A study in the UK has demonstrated the immune-boosting effects of significant exercise during old age. 125 long-distance cyclists in their 60s, 70s, and 80s were tracked and their immune systems measured. Results showed that many of these elderly cyclists—riding 100km to 300km in a stretch—had immune systems that produce the same level of T-cells as healthy 20-year-olds. The effect of this, of course, is resistance to infection and disease. As one participant put it, “If exercise was a pill, everyone would be taking it.” Dilly dilly. Here’s all the commercials in order. And here’s a short story behind the use of that phrase and its appearance in US Bud Light commercials.
People in the US are living longer (and elsewhere, too, surely). Healthcare spending in the US is expected to increase from 5.5% of the economy today to almost 9% by 2046. But why? With most healthcare spending occurring in the last five years of life, that spending is fixed, and an increasing life expectancy should just push that spending out a few years. Several studies suggest that technology is a major cause of healthcare spending increases, accounting for as much as one-third to two-thirds of the increase. And technology, while good, is expensive. Just ask someone with a heart condition or ask a premature baby how technology helped them. They can answer because they’re still alive. That’s right. Our premature baby talks. So?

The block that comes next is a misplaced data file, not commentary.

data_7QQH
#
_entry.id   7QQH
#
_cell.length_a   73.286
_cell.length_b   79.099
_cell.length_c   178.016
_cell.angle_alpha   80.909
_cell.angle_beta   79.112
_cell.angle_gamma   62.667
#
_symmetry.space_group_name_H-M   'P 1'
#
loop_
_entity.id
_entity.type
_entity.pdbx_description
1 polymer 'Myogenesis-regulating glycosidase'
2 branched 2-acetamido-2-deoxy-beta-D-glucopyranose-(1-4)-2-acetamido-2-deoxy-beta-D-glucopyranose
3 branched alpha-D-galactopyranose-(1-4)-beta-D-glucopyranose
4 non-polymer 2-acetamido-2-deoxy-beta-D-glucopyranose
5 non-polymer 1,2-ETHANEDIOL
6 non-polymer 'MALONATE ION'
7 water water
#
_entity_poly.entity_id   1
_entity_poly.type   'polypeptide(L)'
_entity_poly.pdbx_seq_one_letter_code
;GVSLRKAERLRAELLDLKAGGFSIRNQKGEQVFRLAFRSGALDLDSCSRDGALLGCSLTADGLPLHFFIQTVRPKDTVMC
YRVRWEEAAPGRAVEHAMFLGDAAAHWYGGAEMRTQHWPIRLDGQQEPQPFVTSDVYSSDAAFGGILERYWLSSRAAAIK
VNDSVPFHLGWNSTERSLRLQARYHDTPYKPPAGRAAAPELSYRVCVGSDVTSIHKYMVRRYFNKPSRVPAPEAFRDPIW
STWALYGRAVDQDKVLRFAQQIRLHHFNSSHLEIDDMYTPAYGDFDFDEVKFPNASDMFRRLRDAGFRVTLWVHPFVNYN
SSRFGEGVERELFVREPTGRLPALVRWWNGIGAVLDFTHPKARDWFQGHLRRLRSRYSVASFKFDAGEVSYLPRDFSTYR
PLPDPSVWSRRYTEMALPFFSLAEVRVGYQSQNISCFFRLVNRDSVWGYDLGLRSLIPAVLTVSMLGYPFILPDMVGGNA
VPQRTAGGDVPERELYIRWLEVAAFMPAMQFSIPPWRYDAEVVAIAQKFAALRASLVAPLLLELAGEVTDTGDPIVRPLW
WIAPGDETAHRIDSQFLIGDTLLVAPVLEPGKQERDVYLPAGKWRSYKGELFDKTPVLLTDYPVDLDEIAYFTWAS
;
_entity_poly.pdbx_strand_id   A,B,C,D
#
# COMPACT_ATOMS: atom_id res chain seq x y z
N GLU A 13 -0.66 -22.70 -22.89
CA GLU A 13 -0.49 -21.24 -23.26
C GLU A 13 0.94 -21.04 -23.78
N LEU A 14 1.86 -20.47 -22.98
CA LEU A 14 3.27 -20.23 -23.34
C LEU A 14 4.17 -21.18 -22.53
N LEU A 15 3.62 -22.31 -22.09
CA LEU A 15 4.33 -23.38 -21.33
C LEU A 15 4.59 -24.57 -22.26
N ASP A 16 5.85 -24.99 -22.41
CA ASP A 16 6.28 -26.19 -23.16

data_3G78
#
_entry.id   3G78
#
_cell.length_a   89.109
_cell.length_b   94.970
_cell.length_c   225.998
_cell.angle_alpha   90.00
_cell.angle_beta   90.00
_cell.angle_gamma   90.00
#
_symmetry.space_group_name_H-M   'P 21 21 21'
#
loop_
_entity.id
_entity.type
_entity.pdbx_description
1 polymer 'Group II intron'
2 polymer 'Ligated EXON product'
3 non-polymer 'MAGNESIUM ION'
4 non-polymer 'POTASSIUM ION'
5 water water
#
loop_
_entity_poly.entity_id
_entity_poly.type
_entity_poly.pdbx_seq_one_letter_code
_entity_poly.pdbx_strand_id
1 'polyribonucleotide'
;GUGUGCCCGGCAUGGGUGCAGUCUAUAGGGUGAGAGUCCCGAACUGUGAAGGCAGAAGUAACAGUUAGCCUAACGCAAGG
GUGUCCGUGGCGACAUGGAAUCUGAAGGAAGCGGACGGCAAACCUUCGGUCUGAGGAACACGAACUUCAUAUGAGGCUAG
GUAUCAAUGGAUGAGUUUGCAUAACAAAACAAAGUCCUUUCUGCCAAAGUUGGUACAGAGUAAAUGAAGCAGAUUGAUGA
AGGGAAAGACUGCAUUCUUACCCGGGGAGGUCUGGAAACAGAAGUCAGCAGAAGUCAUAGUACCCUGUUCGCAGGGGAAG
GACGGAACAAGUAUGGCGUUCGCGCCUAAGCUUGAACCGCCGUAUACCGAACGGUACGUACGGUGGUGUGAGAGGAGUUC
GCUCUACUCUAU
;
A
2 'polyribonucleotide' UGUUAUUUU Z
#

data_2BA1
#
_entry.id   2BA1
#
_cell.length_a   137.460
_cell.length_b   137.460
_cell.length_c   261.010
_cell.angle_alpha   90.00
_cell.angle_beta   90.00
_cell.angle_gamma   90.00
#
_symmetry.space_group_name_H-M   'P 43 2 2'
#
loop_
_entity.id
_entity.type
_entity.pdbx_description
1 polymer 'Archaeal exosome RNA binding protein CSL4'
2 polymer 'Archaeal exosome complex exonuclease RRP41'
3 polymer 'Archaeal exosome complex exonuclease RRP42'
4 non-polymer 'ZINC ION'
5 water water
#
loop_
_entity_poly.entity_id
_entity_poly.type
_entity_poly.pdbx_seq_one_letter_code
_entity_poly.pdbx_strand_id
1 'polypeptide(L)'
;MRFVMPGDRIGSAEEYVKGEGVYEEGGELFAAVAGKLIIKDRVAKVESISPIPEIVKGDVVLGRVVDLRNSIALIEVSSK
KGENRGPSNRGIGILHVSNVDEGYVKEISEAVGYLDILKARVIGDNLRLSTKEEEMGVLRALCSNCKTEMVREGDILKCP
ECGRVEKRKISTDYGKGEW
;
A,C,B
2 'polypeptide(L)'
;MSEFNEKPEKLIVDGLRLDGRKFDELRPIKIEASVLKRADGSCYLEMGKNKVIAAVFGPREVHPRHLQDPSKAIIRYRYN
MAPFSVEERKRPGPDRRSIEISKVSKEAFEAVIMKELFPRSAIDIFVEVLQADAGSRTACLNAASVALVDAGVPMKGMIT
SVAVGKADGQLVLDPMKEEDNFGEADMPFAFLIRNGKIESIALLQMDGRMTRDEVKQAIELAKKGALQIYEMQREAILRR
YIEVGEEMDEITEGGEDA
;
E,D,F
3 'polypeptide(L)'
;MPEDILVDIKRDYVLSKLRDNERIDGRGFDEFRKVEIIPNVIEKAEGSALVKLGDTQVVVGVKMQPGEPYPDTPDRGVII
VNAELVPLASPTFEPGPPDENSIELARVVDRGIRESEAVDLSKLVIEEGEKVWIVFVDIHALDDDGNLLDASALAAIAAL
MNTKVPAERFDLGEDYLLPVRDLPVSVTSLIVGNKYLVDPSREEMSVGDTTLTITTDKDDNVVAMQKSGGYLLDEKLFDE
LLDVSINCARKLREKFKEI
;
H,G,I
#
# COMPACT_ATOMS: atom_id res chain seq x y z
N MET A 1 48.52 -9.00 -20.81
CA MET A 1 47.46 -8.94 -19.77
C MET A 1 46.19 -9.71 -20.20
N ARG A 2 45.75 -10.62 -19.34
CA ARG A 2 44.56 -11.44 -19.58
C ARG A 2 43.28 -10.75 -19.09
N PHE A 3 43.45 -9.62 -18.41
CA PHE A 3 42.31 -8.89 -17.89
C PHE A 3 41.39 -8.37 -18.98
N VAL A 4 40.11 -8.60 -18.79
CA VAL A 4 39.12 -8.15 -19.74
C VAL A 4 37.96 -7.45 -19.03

Aging US population:
Source: National Health and Nutrition Examination Survey